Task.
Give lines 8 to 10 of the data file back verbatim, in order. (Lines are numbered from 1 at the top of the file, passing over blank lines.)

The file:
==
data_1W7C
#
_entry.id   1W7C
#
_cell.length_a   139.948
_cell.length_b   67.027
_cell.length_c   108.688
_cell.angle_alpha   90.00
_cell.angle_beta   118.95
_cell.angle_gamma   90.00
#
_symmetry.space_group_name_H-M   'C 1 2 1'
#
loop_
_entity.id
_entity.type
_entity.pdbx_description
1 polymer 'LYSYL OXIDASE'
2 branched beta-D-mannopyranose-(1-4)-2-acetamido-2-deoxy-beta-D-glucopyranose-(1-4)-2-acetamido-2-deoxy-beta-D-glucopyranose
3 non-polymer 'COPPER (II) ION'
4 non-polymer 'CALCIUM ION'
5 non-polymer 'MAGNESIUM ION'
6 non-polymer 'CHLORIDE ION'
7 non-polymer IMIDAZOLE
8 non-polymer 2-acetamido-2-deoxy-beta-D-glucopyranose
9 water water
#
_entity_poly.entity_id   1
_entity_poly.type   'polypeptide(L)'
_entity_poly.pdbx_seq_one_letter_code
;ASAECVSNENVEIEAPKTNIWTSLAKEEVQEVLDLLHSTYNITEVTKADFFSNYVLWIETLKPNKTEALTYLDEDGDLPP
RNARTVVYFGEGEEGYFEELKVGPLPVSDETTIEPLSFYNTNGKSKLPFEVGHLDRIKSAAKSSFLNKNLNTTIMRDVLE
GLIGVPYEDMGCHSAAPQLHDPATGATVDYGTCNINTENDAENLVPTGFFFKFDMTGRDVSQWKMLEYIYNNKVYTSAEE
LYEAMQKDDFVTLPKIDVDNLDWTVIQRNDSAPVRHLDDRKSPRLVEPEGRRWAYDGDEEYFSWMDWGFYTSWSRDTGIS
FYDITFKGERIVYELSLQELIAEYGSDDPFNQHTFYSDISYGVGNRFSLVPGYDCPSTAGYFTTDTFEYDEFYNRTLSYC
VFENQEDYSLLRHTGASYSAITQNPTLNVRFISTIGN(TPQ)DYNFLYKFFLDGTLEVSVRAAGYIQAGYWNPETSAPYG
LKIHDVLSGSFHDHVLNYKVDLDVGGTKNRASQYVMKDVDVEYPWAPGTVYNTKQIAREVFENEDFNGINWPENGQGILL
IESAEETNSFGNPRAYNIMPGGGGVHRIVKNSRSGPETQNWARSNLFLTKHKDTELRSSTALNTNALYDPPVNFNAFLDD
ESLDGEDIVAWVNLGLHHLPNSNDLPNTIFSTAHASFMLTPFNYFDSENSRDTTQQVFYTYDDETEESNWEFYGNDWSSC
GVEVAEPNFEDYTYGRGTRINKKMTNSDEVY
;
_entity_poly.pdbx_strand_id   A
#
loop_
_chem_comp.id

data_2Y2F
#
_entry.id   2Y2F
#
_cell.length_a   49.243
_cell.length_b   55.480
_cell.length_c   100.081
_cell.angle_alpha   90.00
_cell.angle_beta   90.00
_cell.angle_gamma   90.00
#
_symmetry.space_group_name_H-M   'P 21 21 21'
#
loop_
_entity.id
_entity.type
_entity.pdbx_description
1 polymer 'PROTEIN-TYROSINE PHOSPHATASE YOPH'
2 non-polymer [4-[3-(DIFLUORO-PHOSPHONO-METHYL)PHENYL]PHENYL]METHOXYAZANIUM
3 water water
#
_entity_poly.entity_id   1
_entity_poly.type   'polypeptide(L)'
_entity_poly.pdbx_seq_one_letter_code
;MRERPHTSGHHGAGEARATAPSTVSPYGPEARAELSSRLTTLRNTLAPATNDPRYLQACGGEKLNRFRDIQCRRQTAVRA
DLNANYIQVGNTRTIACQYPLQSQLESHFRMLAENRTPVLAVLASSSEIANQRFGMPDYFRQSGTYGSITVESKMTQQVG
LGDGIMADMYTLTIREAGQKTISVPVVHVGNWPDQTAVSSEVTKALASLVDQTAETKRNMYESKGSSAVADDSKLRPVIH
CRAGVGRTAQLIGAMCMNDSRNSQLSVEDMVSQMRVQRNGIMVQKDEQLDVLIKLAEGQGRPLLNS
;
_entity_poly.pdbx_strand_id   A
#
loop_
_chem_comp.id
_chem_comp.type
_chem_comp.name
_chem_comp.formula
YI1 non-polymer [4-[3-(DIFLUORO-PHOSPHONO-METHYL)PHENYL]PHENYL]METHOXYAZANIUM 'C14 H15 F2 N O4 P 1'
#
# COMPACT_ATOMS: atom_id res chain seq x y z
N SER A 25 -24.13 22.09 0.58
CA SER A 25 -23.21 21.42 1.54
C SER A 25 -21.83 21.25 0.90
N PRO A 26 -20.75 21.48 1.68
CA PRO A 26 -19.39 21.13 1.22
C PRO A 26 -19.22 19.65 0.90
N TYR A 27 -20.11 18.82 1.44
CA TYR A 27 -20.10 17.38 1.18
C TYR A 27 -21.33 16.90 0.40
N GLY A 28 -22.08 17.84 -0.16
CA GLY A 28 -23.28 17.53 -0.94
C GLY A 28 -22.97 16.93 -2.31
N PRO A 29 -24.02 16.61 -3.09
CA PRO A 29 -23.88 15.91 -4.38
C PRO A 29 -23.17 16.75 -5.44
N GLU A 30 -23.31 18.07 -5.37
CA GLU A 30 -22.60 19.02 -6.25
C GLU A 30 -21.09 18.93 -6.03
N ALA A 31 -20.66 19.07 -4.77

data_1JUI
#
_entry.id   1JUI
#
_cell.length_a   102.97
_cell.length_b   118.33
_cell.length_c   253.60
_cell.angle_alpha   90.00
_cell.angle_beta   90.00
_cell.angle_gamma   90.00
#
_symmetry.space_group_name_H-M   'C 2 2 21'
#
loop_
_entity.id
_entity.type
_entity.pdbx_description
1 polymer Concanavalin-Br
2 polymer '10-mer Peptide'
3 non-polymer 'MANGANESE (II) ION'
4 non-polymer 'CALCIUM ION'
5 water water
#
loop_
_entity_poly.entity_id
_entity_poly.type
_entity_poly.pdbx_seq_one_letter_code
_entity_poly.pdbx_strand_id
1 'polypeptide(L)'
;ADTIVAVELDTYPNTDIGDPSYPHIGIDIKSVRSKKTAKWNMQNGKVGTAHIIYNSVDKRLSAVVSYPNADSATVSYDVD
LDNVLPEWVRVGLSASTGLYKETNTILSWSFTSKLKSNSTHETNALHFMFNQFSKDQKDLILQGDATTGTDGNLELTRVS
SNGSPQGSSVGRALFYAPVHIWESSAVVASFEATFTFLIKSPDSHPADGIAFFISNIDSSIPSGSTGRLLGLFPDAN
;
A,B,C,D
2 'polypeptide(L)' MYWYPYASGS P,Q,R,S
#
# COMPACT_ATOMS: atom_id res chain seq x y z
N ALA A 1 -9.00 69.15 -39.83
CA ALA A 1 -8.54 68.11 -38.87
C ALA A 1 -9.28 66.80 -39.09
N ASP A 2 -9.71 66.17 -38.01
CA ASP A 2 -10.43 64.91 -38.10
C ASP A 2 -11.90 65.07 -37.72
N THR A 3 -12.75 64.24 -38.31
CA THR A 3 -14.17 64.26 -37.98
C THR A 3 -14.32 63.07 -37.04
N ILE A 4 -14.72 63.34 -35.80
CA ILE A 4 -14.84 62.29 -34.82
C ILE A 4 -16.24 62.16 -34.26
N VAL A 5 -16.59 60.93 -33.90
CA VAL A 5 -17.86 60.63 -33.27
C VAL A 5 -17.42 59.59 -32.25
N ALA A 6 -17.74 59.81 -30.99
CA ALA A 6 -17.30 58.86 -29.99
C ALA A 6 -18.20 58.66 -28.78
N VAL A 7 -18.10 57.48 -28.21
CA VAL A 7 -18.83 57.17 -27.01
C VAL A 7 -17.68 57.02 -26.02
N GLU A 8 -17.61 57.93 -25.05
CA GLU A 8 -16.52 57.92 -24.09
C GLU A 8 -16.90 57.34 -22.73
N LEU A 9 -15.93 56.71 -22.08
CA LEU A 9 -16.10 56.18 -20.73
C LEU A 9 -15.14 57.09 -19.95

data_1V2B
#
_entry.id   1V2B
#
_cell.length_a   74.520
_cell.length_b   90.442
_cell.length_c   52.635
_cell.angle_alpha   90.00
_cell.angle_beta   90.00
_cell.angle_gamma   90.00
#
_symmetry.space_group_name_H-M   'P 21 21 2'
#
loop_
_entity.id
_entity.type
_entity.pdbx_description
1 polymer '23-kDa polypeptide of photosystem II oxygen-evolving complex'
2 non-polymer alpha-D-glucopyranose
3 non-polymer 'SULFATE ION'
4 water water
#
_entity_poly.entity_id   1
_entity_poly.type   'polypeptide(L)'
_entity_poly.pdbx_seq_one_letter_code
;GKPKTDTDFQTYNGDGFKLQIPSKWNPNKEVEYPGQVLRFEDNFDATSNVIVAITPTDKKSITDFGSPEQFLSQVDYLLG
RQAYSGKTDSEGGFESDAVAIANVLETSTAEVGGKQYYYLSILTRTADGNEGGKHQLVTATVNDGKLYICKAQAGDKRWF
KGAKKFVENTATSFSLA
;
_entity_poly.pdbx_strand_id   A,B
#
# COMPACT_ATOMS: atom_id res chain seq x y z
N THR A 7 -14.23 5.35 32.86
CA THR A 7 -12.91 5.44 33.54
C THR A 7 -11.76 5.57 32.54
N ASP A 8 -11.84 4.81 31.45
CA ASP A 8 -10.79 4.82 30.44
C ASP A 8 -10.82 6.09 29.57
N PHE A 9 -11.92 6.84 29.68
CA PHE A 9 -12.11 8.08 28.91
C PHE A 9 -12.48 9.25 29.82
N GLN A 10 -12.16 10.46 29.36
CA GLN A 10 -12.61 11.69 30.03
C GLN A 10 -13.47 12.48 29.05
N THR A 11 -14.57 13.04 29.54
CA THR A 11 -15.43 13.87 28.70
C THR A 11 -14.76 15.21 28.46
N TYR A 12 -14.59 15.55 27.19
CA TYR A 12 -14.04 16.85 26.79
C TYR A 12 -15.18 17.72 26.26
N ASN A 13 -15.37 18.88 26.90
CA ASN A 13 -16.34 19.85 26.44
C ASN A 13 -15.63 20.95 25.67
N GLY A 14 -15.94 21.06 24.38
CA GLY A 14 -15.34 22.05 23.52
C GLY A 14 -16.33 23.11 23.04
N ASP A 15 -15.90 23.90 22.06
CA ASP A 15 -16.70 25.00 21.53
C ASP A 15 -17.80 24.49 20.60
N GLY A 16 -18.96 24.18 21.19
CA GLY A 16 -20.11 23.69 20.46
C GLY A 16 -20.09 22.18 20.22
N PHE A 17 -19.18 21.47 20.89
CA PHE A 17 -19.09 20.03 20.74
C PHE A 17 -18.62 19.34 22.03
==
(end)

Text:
_cell.angle_alpha   90.00
_cell.angle_beta   118.95
_cell.angle_gamma   90.00